The first colour GSM phones from Panasonic, the GD67 (Europe) or GD68 (Asia-Pacific), makes no fuss in trying to feature-pack itself. Its main design objective is to probably satisfy users looking for a basic phone with colour screen - at an affordable price. The GD67/68 has certainly does this well.
The GD67/68 adopts most of the basic features on the GD75 - but with the addition of a 256-colour LCD screen and GPRS connectivity. There are several minor improvements in the phone’s menu interface, while retaining a similar structure. And, of course, not forgetting the “Image-in” transparent back cover which allows a picture to be displayed on the phone’s backing.
One thing very different with the new GD67/68 is its looks. The conservative one-colour metallic-based paintwork has finally been given a bit more flavour in around the screen and 5-way joystick areas, and the bottom (IO) cover. Four colours are available in the GD67/68 - blue, pink, titanium (unit reviewed), and white.
I also noticed that it retains some of the round curves and corners found on the GD75, as well as the very flat back - probably necessary on the GD67/68 because of the “Image-in” feature.
Keypad tactility was one of my concerns, in conjunction with how flat they were. One would have to be aware of whether their keypresses have been accepted by the phone. There were moments when I had pressed the button physically (confirmed by the very soft click of each press), but the phone didn’t register some of the keypresses at all.
User Interface & display
The GD67/68 adopts a similar menu system found on previous Panasonic GSM models, including an iconic main menu and the use of lists in sub-menus. Colour for the menus can be adjusted by selecting the colour theme that best suits your tastebuds.
Navigation is done through the two soft keys and the 5-way joystick. Moving around the GD67/68 menus are pretty straight forward - where the joystick is used for going up/down the menu lists and confirming selections by pressing down, and the right soft key taking its user back to the previous menu level. Wherever there’s a chance to use icons (or little pictures), the GD67/68 takes up every single opportunity in doing so - since pictures are a universal language! :)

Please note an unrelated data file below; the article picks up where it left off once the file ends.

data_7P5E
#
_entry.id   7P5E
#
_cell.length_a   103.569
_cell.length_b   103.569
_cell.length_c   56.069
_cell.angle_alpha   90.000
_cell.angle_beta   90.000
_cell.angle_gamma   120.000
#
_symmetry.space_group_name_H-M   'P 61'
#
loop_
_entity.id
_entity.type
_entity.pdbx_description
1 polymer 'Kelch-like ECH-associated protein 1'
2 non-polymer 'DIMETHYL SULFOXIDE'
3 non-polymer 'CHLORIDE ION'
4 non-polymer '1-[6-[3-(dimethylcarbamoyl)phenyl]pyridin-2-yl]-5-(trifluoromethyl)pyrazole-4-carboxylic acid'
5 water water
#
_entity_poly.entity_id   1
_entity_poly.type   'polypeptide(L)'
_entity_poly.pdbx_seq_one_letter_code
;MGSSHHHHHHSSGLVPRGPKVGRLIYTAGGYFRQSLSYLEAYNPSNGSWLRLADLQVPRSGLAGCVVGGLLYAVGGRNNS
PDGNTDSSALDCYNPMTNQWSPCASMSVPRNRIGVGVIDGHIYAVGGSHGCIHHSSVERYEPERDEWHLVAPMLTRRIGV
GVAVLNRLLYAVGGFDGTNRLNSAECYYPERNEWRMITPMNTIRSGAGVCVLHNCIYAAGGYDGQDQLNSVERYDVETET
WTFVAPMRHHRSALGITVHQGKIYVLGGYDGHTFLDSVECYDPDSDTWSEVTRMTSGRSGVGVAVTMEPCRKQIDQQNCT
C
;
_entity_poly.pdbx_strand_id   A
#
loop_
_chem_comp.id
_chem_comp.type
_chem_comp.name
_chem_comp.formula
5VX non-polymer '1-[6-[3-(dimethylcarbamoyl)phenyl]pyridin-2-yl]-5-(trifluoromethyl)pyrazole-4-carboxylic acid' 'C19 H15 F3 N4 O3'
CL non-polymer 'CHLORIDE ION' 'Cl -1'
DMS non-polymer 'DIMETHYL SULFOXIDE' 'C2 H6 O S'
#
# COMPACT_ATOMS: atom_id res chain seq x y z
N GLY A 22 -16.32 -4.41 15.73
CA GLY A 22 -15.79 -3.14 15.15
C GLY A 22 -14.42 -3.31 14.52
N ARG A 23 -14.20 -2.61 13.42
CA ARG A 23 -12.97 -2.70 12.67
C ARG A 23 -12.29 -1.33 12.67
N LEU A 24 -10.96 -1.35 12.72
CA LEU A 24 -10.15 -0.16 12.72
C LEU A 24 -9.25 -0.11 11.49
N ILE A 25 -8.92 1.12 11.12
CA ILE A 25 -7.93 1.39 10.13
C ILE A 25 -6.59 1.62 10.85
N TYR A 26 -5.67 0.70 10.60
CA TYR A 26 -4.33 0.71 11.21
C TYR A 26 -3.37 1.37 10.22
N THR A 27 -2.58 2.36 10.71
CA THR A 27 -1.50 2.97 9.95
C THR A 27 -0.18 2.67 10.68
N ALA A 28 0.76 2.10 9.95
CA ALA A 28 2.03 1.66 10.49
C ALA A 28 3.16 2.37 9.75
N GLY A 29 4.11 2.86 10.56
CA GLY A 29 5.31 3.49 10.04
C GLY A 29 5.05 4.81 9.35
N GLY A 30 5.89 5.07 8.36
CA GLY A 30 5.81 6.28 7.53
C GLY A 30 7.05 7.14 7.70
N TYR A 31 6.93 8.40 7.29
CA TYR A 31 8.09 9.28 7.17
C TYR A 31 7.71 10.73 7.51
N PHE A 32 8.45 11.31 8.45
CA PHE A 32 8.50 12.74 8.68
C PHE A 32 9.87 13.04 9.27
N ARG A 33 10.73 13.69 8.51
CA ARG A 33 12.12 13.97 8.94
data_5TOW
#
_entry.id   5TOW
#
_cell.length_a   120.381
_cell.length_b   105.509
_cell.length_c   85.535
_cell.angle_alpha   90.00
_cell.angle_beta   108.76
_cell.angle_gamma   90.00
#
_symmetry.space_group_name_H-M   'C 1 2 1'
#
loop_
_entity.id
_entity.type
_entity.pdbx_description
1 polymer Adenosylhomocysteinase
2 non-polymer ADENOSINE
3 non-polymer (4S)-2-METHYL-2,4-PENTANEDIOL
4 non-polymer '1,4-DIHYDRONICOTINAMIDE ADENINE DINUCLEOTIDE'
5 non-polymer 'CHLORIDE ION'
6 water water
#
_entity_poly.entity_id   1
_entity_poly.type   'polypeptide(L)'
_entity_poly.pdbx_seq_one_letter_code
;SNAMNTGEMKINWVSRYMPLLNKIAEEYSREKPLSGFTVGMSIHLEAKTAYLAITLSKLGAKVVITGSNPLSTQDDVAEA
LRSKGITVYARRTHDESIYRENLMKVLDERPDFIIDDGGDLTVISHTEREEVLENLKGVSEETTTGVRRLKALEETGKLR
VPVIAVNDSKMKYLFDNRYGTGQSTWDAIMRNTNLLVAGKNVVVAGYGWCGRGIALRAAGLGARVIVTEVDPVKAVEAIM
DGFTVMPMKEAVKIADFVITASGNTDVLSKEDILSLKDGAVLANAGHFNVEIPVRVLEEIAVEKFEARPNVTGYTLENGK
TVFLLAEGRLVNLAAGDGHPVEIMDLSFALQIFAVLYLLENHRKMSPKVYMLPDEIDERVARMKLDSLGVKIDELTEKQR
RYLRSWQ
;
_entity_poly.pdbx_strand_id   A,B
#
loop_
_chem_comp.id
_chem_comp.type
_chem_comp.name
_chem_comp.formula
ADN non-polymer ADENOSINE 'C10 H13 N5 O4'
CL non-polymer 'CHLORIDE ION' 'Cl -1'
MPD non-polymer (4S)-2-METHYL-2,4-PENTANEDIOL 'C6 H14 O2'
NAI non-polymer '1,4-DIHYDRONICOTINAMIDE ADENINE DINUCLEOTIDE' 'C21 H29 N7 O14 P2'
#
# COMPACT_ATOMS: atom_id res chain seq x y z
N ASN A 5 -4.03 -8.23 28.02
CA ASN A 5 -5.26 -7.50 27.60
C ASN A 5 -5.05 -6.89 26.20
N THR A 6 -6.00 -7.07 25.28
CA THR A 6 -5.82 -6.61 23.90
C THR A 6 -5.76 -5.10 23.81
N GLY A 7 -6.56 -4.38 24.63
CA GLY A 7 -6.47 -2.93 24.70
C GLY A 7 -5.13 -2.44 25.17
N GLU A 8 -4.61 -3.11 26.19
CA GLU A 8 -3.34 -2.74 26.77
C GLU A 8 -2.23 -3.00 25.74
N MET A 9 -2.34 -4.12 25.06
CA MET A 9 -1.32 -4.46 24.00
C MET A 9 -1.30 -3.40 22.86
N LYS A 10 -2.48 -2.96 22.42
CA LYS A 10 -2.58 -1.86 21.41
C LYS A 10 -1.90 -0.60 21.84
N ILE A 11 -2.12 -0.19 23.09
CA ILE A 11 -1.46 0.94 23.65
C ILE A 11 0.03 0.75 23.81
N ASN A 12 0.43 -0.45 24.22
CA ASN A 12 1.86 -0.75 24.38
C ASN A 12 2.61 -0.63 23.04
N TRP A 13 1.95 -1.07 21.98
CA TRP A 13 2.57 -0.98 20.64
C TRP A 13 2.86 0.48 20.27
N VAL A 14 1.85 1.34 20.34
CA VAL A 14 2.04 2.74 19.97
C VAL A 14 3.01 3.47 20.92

During standby, moving the joystick will bring up the phone’s menu, while pressing the left or right soft keys will bring up the phone book and messages menus respectively. Longer depresses of either buttons (plus the joystick) results in different functions as well - including the opening of the Service Dial Numbers list and WAP browser for left and right soft keys respectively, and the keyguard/phone lock menu when the joystick is held down.
If you’ve used other mobile phones with colour displays, the 256-colour one on the GD67/68 is nothing fantastic. Since there’s no support for content such as MMS (multimedia) messages, it’s probably not necessary to have more colours anyway.
Making and receiving calls
The GD67/68 provides three ways you can take a call - either using the phone directly, via the built-in handsfree speakerphone feature, or using a headset (sold separately as an accessory). Audio coming through the earpiece and speakerphone were quite clear and with enough volume.
Also, the loudness of the polyphonic tones was sufficient when placed on the maximum setting. Enabled along with the very effective vibrating alert, you should have no problem picking up when a call does come in.
Again, with the problem of not knowing when your keypresses have been picked up by the phone or not, I found at times slightly difficult in keeping up with the phone’s lack of pace. For people who’ve reached “touch-typing” levels with T9, most will find a problem here. Also, I found the keypad not being designed well enough physically - in other words, “not a very nice keyboard to type on”.
When looking at previous Panasonic models, the GD67/68 lacks the same build quality as previous models. The GD92 would be a very good example of how good Panasonic phones were made. When I wrapped my hand around the GD67/68 and apply a slight bit of pressure, there were creaks from the joining areas around the phone (you wouldn’t find these on the GD92). Although secure, I feel that the IO cover at the bottom of the phone could have been designed better - so that it can be opened and closed easier.
On average use, I was able to get approximately 2-3 hours talk time and around 3-4 days standby on the GD67/68 based on a full charge.